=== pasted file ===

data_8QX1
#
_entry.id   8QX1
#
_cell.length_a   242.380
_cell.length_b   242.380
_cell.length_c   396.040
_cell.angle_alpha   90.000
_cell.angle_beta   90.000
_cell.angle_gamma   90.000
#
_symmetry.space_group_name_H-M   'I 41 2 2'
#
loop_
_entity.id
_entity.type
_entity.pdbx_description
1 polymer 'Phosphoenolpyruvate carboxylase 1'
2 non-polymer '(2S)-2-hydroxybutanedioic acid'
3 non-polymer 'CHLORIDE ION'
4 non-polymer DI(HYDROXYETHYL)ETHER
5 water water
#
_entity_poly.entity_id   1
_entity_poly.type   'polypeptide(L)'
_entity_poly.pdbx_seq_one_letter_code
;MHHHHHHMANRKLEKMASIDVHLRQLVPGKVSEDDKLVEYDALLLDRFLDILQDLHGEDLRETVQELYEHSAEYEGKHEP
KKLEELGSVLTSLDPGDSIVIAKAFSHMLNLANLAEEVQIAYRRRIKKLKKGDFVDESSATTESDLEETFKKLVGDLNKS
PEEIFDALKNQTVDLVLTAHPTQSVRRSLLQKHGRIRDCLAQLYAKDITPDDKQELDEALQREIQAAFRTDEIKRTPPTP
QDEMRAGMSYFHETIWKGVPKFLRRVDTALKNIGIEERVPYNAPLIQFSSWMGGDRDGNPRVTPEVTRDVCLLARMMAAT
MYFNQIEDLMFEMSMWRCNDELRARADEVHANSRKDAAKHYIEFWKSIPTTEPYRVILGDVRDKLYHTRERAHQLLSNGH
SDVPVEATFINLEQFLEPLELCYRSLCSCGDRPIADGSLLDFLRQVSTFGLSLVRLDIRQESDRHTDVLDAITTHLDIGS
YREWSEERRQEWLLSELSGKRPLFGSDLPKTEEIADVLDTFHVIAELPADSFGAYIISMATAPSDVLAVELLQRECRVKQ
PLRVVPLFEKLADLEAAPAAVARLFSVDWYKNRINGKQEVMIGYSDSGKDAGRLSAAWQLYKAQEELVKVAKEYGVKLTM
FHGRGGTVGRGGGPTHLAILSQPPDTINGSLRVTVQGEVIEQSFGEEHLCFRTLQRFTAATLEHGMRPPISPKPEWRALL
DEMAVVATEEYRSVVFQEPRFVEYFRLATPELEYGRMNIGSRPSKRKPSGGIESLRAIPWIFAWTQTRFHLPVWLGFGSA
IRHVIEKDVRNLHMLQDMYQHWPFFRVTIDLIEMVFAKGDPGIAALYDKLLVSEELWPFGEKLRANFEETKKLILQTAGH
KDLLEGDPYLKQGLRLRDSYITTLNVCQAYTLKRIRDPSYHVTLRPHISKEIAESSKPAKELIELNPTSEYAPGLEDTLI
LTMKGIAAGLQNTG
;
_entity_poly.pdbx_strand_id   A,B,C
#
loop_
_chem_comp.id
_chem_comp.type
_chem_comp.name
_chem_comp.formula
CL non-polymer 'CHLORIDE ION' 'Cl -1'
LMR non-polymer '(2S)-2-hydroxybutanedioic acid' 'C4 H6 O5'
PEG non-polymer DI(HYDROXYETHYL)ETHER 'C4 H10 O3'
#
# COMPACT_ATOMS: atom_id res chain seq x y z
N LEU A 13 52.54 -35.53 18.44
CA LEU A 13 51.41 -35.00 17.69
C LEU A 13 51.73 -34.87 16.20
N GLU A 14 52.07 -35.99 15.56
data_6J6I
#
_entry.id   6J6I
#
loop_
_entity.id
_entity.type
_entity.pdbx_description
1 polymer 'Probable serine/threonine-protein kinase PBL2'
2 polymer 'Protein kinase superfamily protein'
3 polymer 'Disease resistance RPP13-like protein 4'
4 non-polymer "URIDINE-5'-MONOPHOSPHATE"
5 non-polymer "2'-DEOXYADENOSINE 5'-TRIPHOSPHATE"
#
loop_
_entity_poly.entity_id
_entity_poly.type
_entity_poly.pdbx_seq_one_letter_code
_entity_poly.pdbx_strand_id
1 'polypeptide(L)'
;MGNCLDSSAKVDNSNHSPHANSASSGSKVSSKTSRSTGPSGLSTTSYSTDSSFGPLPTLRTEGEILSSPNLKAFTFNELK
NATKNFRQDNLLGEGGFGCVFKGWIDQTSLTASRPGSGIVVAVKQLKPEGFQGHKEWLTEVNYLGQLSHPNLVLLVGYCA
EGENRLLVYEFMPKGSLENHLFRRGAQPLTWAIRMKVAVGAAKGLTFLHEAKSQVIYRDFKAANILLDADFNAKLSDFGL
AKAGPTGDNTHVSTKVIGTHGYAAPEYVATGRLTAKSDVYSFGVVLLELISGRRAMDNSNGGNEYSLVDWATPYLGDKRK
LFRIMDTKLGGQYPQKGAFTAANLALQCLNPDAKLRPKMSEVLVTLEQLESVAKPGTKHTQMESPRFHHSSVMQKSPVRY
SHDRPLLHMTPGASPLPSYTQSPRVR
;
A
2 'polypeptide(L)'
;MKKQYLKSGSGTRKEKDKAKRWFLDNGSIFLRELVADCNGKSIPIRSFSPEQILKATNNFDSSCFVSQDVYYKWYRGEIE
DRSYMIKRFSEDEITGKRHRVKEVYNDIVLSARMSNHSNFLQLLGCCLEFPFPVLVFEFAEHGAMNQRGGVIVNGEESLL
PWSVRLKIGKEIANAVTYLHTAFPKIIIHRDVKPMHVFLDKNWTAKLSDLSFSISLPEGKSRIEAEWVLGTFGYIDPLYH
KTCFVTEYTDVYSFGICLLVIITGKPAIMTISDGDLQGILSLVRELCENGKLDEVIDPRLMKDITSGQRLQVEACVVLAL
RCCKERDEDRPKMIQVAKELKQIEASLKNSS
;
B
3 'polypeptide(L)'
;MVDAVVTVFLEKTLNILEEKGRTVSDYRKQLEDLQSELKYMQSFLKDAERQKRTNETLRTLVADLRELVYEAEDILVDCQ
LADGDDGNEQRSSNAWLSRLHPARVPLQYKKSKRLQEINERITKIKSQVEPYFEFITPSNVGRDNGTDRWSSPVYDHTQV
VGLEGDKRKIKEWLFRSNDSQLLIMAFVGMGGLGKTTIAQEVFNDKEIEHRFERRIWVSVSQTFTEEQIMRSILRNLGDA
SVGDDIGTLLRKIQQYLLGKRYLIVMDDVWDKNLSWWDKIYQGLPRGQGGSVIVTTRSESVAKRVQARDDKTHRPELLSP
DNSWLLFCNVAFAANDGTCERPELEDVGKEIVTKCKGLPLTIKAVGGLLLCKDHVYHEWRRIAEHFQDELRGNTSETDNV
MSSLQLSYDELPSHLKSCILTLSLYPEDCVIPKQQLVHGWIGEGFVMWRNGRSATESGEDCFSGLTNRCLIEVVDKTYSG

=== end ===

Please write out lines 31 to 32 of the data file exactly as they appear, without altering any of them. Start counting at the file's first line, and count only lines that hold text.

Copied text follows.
MYFNQIEDLMFEMSMWRCNDELRARADEVHANSRKDAAKHYIEFWKSIPTTEPYRVILGDVRDKLYHTRERAHQLLSNGH
SDVPVEATFINLEQFLEPLELCYRSLCSCGDRPIADGSLLDFLRQVSTFGLSLVRLDIRQESDRHTDVLDAITTHLDIGS